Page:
The problem started when lawyers, financial planners, and so-called veteran advocates were giving seminars, calling vets on the phone, and even speaking at various functions. They claim to help veterans and their widows take advantage of the VA’s Pension program and/or Aid & Attendance benefits by selling them their financial products. Unfortunately, after that the veteran or the widow are on their own in the future and in trouble with VA and Medicare while the so-called advocates still have their money and large commissions.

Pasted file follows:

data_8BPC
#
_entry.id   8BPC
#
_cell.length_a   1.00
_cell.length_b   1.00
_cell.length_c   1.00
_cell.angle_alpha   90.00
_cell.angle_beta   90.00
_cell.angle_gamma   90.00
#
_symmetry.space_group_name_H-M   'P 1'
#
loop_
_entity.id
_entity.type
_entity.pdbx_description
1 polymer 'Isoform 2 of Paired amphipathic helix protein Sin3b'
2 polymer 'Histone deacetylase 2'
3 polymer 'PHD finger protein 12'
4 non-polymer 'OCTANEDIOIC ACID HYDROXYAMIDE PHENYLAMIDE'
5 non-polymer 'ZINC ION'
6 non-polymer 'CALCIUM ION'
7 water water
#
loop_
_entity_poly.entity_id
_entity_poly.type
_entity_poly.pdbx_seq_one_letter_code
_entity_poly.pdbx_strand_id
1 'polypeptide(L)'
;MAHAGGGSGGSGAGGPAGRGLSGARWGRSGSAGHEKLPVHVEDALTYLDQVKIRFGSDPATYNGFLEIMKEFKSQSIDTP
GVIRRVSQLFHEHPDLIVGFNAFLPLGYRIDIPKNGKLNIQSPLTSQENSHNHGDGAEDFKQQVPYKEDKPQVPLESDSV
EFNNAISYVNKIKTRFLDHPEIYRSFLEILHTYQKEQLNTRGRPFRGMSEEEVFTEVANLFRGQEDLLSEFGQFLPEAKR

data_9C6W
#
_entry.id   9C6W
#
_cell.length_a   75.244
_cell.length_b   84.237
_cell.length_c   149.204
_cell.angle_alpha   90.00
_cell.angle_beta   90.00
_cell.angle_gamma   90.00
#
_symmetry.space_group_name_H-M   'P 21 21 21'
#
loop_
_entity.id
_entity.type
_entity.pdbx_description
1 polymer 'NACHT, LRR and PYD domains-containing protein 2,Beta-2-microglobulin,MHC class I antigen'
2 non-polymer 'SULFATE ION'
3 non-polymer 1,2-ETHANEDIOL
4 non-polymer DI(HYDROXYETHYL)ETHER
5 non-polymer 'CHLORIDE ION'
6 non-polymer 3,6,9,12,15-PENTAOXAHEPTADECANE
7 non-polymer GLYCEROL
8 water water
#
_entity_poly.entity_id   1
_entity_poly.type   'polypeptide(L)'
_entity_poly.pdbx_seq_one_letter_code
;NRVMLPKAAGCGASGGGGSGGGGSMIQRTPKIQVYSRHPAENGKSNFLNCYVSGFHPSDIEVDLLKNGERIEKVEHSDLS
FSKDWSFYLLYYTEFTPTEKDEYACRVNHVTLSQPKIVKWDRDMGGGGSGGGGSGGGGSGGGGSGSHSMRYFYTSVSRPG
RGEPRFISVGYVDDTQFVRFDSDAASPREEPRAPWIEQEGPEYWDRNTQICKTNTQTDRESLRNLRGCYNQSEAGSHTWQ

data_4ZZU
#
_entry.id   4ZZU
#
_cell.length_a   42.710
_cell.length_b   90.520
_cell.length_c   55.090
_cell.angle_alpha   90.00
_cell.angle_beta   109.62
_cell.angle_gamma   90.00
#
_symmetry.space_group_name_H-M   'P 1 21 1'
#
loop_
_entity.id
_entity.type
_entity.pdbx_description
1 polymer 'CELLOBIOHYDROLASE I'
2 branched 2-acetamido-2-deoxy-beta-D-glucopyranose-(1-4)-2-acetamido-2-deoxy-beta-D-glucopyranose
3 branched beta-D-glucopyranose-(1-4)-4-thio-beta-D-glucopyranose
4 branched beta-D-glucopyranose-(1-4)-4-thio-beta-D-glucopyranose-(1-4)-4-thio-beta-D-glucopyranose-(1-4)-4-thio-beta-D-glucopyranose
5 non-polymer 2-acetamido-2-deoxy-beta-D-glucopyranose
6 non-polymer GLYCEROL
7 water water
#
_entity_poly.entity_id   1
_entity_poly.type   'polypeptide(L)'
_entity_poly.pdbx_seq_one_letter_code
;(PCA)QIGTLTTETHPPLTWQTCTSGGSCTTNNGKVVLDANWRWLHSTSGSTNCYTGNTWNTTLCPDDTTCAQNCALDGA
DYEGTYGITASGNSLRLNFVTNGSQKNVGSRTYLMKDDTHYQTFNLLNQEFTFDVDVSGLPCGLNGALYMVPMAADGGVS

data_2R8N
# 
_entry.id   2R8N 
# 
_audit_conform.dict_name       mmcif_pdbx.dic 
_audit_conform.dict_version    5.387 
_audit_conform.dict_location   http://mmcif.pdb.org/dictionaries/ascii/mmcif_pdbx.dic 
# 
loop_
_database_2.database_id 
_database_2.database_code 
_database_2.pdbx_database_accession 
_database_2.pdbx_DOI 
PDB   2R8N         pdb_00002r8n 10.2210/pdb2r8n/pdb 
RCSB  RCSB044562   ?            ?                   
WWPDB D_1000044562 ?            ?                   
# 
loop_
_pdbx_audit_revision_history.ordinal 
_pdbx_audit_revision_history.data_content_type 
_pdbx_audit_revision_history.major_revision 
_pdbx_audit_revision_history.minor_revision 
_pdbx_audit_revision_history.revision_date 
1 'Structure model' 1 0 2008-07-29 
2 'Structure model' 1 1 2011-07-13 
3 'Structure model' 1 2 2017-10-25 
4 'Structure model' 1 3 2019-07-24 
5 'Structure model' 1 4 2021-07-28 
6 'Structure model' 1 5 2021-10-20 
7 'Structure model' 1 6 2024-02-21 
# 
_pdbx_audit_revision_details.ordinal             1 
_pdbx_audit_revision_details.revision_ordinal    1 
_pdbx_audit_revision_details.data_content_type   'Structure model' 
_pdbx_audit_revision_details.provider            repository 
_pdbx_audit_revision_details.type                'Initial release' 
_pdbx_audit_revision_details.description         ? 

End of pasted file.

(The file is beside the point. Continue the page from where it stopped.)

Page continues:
“Pretty much every Vet who I’ve met after being entangled in this is mortified when they realize what was going on.  They all were told it was legal, sanctioned by VA and the advisor was ‘licensed’ by the VA to bring them such proposals ….” As Dick Sayre, a highly respected elder law attorney, from Spokane, WA, described in an email, “You are now in the worst possible of all worlds. You have Aid and Attendance, but it is not enough to pay for your care. You need Medicaid, and but for the transfer to access Aid and Attendance, you likely could have qualified, but now you cannot. The cost of care for you now is not $2,000 per month. It is $9,000 per month, and you cannot access your money, nor transfer it into exempt status to qualify for Medicaid. To get Aid and Attendance, you’ve guaranteed that you and your family will descend into poverty, all the while the nice salesperson made a healthy profit from talking you into this strategy.”